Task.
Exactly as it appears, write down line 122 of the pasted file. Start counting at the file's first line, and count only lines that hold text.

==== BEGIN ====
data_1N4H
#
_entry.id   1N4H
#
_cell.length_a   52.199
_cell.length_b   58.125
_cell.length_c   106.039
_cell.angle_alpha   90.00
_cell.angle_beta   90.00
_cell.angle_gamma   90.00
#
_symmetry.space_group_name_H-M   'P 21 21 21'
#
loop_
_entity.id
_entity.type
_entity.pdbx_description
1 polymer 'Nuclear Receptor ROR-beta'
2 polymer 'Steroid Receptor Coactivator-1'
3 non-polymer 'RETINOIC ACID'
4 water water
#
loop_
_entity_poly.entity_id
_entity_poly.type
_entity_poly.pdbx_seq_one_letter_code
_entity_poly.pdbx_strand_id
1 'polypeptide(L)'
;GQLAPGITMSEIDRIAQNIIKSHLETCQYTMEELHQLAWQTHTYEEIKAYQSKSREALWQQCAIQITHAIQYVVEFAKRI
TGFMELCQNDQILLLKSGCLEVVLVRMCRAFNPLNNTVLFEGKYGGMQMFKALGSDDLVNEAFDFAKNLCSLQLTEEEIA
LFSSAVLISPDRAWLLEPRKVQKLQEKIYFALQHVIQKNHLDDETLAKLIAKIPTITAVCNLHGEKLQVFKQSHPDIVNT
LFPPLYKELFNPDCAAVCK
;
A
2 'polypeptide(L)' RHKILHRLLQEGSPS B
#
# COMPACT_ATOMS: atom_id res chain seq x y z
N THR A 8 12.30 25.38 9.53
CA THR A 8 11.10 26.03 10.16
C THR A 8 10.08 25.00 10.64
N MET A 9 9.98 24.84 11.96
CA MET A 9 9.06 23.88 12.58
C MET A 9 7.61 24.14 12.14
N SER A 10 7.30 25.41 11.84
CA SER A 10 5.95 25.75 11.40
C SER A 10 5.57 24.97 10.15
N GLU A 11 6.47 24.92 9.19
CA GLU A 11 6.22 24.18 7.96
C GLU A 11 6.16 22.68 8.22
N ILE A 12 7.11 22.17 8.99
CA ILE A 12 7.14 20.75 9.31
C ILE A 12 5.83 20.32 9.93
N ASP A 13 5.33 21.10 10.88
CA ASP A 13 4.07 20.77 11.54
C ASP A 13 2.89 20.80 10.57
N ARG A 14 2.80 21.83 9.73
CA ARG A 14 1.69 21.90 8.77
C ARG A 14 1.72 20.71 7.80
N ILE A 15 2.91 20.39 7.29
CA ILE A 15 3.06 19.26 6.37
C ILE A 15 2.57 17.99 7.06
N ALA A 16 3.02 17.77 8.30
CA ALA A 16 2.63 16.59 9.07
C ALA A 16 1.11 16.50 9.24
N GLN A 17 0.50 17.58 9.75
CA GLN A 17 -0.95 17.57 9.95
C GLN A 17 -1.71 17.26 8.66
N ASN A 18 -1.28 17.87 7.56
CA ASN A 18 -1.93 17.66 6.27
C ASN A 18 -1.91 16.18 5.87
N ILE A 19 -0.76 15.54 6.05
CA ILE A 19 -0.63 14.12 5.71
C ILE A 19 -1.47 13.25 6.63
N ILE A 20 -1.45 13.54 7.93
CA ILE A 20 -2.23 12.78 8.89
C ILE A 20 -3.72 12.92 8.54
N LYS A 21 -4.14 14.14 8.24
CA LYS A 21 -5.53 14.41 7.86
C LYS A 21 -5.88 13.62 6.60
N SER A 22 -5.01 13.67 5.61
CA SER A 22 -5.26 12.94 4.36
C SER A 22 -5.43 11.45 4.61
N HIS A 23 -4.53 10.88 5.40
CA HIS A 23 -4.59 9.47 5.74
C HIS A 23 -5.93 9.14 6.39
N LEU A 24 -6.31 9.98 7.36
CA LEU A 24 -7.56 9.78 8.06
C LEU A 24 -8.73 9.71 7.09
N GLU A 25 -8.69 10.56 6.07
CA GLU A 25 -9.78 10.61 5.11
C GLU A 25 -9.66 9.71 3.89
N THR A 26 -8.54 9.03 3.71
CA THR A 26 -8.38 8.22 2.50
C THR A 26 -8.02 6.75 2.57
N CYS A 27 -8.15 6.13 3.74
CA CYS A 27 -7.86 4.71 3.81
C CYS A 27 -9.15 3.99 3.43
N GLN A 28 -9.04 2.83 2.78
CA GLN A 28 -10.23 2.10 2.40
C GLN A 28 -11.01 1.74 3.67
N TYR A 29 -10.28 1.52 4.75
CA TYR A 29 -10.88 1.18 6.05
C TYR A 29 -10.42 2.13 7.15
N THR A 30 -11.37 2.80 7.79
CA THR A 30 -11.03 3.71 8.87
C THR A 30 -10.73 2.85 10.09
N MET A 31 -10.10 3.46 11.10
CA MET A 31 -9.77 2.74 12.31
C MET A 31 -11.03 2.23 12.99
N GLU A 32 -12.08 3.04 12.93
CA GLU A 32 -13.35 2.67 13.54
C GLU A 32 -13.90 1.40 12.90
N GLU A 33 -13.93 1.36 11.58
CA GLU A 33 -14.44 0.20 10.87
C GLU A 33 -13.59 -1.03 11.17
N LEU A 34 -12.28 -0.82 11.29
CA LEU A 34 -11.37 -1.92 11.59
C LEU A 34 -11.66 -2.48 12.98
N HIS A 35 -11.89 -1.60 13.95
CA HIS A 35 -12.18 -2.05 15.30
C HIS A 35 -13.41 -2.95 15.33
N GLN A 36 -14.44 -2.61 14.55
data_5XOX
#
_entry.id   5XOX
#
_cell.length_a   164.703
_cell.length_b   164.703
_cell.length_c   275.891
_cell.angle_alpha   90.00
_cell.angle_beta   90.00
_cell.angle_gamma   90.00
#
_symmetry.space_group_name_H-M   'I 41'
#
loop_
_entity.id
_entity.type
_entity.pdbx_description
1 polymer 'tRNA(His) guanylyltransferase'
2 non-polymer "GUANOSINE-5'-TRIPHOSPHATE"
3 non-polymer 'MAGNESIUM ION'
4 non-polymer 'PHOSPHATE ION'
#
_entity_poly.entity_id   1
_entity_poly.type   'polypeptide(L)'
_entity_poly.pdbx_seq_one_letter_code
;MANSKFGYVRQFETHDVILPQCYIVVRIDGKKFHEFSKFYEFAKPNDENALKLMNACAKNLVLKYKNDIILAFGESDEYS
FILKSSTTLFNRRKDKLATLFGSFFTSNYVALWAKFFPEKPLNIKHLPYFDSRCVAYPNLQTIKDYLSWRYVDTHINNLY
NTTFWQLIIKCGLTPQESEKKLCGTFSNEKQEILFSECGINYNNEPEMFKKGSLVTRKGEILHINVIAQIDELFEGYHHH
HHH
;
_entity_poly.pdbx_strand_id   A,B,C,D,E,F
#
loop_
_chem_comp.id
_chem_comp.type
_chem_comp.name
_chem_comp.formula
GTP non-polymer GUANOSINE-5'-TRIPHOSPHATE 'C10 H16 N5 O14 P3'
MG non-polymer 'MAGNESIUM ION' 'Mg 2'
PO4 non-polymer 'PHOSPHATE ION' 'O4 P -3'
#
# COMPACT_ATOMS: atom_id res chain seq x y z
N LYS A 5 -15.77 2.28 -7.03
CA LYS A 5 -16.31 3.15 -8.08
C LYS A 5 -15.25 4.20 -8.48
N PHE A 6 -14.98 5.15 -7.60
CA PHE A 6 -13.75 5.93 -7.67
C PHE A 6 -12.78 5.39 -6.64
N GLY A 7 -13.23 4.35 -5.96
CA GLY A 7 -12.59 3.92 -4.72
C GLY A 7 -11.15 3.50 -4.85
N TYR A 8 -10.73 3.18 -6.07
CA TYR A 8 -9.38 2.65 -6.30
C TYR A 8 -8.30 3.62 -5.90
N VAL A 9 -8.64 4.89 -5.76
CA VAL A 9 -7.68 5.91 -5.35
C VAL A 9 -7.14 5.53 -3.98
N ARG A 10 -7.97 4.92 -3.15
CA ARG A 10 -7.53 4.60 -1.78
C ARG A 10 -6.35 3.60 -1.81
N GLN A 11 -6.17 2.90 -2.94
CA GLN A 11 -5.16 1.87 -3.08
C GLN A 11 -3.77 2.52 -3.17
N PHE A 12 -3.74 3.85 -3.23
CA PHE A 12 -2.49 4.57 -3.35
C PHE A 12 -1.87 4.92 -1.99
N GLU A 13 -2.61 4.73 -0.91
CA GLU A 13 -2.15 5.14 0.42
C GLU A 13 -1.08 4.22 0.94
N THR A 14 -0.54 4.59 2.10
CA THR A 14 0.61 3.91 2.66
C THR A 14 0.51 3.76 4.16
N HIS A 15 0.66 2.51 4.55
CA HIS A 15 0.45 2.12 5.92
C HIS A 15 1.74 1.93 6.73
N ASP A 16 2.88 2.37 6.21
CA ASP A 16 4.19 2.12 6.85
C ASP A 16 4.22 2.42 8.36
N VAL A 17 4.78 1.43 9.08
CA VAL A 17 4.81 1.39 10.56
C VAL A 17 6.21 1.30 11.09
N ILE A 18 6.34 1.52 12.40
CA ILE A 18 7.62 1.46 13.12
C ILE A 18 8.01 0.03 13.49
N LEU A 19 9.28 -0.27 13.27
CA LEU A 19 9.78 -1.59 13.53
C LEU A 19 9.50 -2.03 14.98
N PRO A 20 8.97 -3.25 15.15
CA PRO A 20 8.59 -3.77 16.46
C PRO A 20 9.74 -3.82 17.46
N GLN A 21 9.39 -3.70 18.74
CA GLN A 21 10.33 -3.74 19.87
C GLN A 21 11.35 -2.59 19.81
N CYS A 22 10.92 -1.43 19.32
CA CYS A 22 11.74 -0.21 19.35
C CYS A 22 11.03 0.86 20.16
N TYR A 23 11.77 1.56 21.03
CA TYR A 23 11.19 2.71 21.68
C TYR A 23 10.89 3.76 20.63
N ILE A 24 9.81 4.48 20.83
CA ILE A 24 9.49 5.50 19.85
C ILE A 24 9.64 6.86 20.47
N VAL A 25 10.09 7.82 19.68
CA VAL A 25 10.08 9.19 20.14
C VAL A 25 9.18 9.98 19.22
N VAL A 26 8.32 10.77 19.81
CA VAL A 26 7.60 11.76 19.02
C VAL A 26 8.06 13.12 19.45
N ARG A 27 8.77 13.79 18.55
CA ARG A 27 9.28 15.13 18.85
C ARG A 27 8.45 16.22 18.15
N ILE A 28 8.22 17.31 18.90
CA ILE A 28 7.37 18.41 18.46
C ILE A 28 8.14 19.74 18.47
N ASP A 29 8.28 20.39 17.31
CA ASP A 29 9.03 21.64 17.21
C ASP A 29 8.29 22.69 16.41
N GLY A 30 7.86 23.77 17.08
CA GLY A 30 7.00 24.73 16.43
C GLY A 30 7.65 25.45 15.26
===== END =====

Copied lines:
N GLN A 36 -14.44 -2.61 14.55